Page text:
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Can Korea Upstage China in Go Competition at Asiad?

Posted November. 05, 2010 11:12,   


China, the birthplace of the board game go, or baduk in Korea, recognized the traditional game as a sport a long time ago. It has searched for and cultivated go players as if nurturing gymnasts and swimmers.

Kong Jie and Gu Li, who each have the highest rank of ninth dan and are considered among the world’s top go players, also underwent an intensive training process.

Korean national go coach Yang Jae-ho said, “Korea is behind China but it’s better for go to be recognized as a sport to help develop the game. When go was designated an official event at this year`s Asian Games, most players welcomed the decision, including myself.”

Korea’s 10 go players comprise six ninth-dan men: Lee Chang-ho, Lee Se-dol, Cho Han-seung, Choi Cheol-han, Kang Dong-yun and Park Jeong-hwan. The four women on the team are Cho Hye-yeon (eighth dan); Lee Min-jin (fifth); Kim Yoon-young (second); and Lee Seul-a (first).

They compose an undisputed “dream team.” Except Lee Chang-ho and Lee Se-dol, who were picked as wild cards, the other players were selected through an intense screening process. The honor of making the national team and the ensuing personal pride have stimulated competition among players.

Go players have so many competitions to take part in, so they have little free time or the chance to attend training camp. Competitions are deemed the best form of training but players took time out from their busy schedules and got together several times to practice for the Asian Games.

After completion of the screening process in mid-July, players have convened monthly study meetings since August. They held a joint three-day training camp in Gapyeong, Gyeonggi Province, in August and took part in a four-day training session at Taereung Athletic Village in Seoul.

Once a competition begins, coaches cannot communicate with or stay by players. They must watch the game via monitors outside the competition venue. There are no breaks or halftime in go games.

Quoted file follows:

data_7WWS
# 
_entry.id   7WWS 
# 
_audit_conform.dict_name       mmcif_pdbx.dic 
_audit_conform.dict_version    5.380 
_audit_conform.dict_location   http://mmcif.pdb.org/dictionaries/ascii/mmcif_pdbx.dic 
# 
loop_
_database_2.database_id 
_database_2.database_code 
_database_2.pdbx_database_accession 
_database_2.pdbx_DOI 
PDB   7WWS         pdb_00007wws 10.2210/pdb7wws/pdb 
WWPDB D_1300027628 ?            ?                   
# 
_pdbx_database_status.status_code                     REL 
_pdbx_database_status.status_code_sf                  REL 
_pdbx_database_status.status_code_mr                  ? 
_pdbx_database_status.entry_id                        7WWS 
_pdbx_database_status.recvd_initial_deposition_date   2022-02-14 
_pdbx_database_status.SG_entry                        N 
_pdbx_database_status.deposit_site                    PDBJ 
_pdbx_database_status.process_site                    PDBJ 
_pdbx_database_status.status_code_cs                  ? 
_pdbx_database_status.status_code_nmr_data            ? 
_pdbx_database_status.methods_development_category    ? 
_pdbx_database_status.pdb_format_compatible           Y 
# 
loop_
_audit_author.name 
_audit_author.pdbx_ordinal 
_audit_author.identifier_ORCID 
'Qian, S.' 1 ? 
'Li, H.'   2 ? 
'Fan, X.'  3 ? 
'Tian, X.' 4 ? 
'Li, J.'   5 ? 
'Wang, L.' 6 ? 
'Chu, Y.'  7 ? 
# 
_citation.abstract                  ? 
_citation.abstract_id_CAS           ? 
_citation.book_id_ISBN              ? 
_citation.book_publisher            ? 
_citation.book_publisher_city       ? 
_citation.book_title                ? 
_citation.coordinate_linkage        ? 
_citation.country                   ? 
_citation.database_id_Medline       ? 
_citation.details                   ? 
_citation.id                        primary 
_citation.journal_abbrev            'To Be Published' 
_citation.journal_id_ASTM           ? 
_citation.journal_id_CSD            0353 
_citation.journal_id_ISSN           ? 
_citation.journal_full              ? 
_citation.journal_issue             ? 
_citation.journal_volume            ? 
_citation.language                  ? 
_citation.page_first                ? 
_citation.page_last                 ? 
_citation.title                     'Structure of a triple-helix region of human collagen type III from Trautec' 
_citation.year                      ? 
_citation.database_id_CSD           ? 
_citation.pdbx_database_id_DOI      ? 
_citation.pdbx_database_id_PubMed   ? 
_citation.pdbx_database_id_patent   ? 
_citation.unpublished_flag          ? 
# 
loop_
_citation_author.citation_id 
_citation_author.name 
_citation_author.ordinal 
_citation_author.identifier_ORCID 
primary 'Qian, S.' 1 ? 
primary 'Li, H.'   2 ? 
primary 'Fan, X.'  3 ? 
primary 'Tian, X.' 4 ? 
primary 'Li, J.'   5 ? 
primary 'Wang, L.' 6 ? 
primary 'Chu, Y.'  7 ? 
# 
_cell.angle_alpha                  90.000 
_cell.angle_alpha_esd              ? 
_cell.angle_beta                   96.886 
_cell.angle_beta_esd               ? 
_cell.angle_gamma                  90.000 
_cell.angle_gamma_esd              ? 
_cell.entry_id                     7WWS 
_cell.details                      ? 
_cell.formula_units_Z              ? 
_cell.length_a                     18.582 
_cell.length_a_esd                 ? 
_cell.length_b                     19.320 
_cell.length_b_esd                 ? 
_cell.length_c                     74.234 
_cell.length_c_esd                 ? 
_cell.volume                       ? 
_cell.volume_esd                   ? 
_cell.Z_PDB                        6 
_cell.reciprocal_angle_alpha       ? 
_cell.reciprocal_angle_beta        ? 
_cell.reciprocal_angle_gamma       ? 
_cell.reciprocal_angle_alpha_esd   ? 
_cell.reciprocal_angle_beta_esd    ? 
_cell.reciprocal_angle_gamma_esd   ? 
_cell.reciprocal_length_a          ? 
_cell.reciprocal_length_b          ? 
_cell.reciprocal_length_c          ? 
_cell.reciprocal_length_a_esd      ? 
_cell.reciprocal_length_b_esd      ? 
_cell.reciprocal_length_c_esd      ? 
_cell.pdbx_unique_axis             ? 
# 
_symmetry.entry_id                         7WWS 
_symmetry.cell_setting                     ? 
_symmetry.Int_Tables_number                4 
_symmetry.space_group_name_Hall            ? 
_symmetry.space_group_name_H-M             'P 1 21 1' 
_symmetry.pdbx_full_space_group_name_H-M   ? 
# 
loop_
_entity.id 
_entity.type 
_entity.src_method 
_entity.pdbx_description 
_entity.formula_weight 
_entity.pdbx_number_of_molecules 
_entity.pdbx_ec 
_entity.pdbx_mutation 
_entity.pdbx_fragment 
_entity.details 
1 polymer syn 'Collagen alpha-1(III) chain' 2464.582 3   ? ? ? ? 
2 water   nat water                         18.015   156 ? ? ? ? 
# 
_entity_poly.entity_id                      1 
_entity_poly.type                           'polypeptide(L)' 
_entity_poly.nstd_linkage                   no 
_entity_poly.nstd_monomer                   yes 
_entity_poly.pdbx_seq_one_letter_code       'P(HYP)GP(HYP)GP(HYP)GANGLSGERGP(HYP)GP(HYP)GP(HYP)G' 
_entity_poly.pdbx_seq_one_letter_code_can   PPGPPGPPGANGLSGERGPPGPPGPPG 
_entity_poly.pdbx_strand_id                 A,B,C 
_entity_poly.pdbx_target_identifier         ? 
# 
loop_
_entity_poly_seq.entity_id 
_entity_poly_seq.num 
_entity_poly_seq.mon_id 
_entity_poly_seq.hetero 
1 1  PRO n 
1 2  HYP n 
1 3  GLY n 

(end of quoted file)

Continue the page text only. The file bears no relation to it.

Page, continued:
Coach Yang expressed worry over China’s possible efforts to bash Korea. Use of Tiger Balm ointment is a measure China might seek to employ.

Lee Seul-a was defeated partially by this ointment at the World Women’s Go Championship in China in September. A Chinese player in Lee Seul-a’s second-round match continued to apply the ointment during the game, and Lee ended up losing her concentration and composure due to the strange smell.

Yang said, “If a Chinese player applies the ointment again this time, I will file a protest.”

The adoption of go as an Asian Games sport was hugely influenced by China. The move represents Beijing’s intent to promote its status as the game’s motherland by defeating Korea on its home turf.

Yang said, “Chinese officials are highly wary of Korea. The entire Korean go community has made sacrifices and given support to help the national team at the upcoming competition. I want to win gold medals at least for the sake of repaying what they’ve given us.”

Korea is targeting two gold and one silver medal in three categories, including the men’s and women’s group competitions and pairs, a lofty goal considering the team’s capacity. Nevertheless, the team cannot afford to back down given the high expectations of Korean go fans.